West Coast coal miner Bathurst Resources Ltd (ASX: BRL) said the recent court judgement ordering it to pay $NZ60 million does not threaten the company’s viability.
The Otago Daily Times and Greymouth Star both reported Bathurst is appealing the ruling.
L & M Coal Holdings, now based in Asia, announced earlier this month it had won a $US40 M lawsuit against Bathurst subsidiary Buller Coal, which owns coal permits on the Denniston Plateau and 65% of the Stockton open-cast mine.
The lawsuit relates to the Escarpment mine which, after lengthy legal battles with environmentalists, won consent only to be mothballed when the international coal price plummeted.
Laura Mills of the Greymouth Star said Bathurst chief executive Richard Tacon was asked if the judgement threatened the viability of the mining company.
“Bathurst is generating cash and has no debt outside the US bonds; we can make any calls that may be required,” Tacon said.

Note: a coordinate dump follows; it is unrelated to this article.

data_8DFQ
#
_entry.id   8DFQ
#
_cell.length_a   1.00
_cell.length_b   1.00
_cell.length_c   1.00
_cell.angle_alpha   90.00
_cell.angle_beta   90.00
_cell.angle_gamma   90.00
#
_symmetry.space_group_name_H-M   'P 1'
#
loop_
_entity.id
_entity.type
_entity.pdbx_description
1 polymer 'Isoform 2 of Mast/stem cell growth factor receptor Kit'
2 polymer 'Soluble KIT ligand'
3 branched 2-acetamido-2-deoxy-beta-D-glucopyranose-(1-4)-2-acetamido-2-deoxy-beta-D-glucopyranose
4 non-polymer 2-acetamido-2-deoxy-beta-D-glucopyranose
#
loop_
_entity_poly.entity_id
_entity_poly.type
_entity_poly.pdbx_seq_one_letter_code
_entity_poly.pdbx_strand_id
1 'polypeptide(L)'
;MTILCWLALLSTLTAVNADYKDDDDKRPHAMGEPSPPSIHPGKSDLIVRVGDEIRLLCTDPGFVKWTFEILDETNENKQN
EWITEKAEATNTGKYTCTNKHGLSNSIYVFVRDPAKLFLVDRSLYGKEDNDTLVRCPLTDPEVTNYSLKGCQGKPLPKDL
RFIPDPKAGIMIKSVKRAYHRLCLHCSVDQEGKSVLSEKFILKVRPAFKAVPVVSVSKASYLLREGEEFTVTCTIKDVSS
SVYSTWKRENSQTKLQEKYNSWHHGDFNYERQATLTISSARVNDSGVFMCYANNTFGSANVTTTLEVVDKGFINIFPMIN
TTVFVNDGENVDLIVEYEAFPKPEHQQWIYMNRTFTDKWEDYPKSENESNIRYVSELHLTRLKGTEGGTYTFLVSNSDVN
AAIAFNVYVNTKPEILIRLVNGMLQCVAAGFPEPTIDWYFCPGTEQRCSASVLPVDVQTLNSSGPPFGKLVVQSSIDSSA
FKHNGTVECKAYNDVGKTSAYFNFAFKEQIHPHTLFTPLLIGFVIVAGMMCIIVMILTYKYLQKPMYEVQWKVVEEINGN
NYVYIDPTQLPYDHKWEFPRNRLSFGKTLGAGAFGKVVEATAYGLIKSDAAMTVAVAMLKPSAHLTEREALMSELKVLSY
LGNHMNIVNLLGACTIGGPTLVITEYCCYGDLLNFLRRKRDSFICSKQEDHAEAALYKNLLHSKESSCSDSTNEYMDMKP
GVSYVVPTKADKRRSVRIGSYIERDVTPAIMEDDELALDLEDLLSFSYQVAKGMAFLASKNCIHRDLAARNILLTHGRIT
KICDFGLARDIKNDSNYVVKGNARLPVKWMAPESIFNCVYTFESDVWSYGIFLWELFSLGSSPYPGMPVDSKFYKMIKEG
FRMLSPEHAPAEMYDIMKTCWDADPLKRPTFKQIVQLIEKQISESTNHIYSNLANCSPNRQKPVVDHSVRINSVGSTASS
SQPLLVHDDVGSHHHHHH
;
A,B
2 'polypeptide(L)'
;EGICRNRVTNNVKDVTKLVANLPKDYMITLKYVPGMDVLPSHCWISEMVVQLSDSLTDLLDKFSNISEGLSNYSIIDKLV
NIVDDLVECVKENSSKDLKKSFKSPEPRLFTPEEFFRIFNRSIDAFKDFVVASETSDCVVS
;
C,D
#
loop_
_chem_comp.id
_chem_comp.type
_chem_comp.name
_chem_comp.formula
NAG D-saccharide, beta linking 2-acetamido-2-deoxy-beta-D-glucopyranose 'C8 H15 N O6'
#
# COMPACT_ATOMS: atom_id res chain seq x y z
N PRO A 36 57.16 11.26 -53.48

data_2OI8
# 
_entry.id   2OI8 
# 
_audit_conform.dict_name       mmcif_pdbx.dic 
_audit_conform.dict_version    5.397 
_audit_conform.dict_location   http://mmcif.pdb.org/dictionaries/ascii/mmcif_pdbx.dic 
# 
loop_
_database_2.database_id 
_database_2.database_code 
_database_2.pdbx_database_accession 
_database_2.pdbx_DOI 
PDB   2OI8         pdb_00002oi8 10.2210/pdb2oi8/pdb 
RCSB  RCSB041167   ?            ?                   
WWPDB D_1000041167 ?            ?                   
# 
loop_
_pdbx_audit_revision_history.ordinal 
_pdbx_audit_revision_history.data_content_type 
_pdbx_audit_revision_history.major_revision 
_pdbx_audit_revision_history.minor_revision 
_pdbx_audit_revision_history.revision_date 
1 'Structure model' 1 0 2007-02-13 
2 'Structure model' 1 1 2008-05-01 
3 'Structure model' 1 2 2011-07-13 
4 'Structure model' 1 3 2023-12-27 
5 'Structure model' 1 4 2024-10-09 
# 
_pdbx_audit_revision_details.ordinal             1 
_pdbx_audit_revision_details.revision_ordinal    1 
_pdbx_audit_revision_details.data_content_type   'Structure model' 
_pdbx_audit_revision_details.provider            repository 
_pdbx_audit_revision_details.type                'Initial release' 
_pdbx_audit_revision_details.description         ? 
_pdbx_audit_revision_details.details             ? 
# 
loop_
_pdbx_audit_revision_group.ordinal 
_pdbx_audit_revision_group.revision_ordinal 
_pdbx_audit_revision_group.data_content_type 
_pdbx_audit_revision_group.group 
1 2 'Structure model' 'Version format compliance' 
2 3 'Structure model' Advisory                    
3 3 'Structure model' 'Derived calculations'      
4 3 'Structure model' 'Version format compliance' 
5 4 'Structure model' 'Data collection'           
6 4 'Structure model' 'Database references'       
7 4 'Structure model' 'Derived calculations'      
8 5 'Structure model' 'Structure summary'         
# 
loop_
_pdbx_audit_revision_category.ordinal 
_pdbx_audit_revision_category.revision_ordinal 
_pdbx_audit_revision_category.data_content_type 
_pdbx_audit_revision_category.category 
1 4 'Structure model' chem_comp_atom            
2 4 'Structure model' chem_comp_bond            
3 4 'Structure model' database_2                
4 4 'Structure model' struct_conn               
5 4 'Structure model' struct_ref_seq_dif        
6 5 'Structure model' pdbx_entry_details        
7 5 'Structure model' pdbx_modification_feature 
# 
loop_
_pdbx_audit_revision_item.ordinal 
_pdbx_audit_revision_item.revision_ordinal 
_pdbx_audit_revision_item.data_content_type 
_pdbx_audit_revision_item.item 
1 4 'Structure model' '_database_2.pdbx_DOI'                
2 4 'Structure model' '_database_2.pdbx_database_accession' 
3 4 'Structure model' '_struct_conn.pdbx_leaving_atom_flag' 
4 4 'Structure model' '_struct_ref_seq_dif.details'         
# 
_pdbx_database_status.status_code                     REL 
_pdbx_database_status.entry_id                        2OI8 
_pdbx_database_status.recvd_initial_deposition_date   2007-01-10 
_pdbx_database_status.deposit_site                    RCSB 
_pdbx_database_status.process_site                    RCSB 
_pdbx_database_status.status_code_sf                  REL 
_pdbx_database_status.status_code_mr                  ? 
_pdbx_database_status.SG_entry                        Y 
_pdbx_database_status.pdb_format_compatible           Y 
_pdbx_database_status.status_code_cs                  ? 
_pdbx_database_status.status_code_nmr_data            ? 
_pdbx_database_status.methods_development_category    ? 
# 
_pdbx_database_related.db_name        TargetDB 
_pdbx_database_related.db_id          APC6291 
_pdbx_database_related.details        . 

“We feel the decision is legally wrong and we will appeal.”
Asked if there was any chance of the Escarpment mine being ramped up, he said development of its Denniston assets, including Escarpment, were ongoing. Drilling had just been completed on Escarpment in the past two months.
The company’s June update said it wanted to combine BT Mining assets at Stockton with Bathurst’s existing Buller Plateau assets.
BT Mining is a joint venture between Bathurst Resources and Talley’s Fisheries.
Bathurst also owns sub bituminous coal mines in Southland that provide energy for dairy and other industries.
Sources: greystar.co.nz; odt.co.nz; nzresources.com